Rachel: Was that a lot of responsibility?
Tony: Well, I definitely felt that, and it made me realize that, wow, my understanding of Buddhism and Buddhist practice didn’t really evolve beyond my childhood understanding of it. And I thought, well, maybe I ought to learn more about it. So that led to further exploration of that. But actually, I learned a lot at this ashram about the Swamis and the ways of understanding their religious texts. I gained an appreciation for how precise they are. So, a Swami has to sit with their teacher for twelve years and memorize all of their scriptures and understand, not only the scriptures, but also all of the commentaries that were written to explain. So there’s a very precise way of unfolding knowledge that is in there. But anyway, that led me to return to find a Buddhist community to join. And so, I began sitting on Saturday mornings at An Lac Vietnamese Buddhist Temple here in town. I learned about it, and I was like, well, let’s go sit and
meditate with these people. I guess I neglected to mention I’d become interested in yoga and meditation along the way, which– probably back in 2009–which kind of jump-started this interest and understanding. And so, I sat there for maybe four years, and then, I ended up sitting at the Indianapolis Zen Center. And I’ve been there for several months now.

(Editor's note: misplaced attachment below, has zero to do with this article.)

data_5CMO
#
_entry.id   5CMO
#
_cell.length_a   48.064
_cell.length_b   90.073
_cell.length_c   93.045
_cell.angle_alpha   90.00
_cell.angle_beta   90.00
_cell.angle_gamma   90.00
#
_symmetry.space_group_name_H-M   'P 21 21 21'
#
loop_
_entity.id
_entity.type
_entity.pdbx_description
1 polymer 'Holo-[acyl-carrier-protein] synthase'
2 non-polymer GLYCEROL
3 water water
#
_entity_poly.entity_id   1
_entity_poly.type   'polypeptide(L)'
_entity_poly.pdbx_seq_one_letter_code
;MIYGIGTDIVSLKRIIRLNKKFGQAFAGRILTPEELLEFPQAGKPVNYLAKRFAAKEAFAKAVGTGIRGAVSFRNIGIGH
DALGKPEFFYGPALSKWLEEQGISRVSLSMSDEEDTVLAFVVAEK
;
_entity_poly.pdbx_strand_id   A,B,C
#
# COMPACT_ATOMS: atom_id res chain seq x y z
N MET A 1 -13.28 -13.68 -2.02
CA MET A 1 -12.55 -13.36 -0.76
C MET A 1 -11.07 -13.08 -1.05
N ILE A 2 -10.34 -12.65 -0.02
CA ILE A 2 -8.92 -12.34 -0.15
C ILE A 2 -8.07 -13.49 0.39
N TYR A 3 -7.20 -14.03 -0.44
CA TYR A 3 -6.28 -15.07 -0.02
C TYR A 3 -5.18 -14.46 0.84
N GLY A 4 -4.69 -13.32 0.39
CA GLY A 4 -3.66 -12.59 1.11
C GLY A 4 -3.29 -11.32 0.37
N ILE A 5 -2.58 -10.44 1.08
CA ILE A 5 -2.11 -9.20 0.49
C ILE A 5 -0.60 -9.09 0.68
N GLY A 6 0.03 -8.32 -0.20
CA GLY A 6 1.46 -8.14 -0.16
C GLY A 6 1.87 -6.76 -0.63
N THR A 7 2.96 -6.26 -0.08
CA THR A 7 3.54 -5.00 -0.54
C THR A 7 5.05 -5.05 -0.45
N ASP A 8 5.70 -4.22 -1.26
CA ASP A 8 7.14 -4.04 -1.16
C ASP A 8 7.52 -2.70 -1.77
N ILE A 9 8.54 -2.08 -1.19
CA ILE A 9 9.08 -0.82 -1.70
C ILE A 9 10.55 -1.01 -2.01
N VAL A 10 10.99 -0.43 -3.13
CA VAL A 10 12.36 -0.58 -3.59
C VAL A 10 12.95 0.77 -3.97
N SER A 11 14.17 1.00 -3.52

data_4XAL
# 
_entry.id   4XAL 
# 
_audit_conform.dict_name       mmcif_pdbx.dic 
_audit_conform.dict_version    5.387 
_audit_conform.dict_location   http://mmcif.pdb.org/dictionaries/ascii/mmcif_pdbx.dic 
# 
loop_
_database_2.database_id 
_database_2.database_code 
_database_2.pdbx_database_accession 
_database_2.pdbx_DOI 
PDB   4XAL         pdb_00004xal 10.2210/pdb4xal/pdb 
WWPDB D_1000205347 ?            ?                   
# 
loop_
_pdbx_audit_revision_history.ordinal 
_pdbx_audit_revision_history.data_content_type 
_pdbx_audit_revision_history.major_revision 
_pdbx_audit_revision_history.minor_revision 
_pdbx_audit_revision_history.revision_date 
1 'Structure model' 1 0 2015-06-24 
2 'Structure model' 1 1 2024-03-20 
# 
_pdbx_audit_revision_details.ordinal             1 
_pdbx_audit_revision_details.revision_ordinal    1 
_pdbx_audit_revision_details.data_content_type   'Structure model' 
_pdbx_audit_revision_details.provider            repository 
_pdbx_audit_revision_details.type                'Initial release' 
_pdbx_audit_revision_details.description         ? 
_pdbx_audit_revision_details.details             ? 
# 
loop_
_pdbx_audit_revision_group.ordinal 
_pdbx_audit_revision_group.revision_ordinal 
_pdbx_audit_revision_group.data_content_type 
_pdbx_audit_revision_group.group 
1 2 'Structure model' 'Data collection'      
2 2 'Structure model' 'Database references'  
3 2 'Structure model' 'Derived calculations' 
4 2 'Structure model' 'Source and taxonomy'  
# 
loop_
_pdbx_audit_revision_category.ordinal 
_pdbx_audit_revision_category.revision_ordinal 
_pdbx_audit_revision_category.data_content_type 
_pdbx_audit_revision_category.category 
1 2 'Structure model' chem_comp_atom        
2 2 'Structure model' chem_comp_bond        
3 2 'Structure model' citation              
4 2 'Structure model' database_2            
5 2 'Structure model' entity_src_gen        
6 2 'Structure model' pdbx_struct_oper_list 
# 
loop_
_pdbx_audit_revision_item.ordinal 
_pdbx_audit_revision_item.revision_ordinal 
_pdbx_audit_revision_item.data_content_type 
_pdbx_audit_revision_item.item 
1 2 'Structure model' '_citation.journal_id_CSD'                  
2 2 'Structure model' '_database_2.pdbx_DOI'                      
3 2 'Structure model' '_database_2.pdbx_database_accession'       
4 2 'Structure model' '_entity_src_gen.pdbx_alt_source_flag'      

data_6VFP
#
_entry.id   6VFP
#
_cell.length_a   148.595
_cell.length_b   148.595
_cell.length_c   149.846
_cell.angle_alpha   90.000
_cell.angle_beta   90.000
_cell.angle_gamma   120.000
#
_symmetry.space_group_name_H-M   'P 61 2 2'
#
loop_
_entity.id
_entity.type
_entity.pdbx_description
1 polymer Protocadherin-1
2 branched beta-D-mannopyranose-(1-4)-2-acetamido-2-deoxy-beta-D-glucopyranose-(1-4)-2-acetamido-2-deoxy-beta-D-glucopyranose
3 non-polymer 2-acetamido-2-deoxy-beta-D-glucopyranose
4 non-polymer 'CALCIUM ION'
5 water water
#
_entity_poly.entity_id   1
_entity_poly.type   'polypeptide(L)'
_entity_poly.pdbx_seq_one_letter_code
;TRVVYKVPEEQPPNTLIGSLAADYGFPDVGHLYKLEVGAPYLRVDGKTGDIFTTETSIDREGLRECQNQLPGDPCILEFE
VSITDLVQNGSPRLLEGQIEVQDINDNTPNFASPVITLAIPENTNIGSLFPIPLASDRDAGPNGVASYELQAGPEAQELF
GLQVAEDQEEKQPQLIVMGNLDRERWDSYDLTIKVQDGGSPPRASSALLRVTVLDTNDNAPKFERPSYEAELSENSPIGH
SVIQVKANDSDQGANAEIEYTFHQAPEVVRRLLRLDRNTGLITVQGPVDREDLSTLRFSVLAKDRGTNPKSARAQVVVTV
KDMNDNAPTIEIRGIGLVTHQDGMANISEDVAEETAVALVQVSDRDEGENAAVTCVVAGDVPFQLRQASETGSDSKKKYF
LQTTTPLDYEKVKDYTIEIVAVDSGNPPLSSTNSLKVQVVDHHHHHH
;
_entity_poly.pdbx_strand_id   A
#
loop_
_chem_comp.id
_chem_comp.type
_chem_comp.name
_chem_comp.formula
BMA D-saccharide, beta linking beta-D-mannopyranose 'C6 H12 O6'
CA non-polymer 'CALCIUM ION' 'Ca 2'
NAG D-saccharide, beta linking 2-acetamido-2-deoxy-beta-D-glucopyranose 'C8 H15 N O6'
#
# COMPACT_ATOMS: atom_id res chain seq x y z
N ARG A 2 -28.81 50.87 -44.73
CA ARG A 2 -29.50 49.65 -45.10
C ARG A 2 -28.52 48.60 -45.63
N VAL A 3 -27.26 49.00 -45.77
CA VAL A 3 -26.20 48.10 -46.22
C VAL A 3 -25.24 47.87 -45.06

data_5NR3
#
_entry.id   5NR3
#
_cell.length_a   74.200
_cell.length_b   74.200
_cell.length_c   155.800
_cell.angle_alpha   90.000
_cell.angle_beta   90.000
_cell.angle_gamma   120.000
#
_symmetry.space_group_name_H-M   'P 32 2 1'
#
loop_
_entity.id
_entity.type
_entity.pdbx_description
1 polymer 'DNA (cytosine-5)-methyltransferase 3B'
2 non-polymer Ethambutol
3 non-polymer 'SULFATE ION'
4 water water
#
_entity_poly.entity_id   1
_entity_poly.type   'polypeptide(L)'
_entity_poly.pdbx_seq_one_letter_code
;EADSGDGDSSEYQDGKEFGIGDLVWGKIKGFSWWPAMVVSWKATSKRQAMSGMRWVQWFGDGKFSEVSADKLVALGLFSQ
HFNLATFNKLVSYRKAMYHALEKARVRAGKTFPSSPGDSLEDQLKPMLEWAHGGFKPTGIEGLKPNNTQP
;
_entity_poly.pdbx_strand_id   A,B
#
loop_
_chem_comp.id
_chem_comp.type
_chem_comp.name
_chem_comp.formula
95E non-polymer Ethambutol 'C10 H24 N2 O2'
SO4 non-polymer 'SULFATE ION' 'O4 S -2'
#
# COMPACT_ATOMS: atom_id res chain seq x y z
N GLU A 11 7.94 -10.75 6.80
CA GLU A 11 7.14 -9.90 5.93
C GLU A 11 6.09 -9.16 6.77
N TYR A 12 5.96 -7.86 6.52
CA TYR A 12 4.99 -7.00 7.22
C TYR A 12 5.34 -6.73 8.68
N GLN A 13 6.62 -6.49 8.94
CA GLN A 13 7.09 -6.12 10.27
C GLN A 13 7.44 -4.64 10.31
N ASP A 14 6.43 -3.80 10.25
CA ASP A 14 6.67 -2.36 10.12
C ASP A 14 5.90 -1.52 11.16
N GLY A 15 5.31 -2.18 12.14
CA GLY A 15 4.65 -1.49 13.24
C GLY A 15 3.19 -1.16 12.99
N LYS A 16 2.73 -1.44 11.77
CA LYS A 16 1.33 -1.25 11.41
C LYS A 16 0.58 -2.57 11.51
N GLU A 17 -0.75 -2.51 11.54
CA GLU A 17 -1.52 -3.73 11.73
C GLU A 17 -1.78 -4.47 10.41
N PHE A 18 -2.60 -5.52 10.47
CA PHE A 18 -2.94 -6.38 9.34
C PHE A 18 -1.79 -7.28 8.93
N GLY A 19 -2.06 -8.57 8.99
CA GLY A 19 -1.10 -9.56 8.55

Rachel: Can you speak a little about Buddhism? And I know that is a lot of responsibility to speak to it, because I do believe that a lot of listeners may not be familiar, exactly, with the practices and what exactly goes into your journey and all of that. But can you speak a little bit about what, maybe, your meditation looks like or how you may worship, some things like that?
Tony: Yeah. For me– and this is a contrast to what Buddhism was to me as a child and the Buddhism practiced by the people I was around in the temple. That Buddhism was very much devotional, and there was a lot of prayer. And there was a lot of appeal to Buddha and a couple of Bodhisattvas. One, in particular, is Quan Am, who is known as Guan Yin in Chinese, the Bodhisattva of compassion. The Vietnamese and Chinese names mean ‘She who listens to the cries of the world.’ Basically, she embodies compassion and listening. She’s like the perfect listener.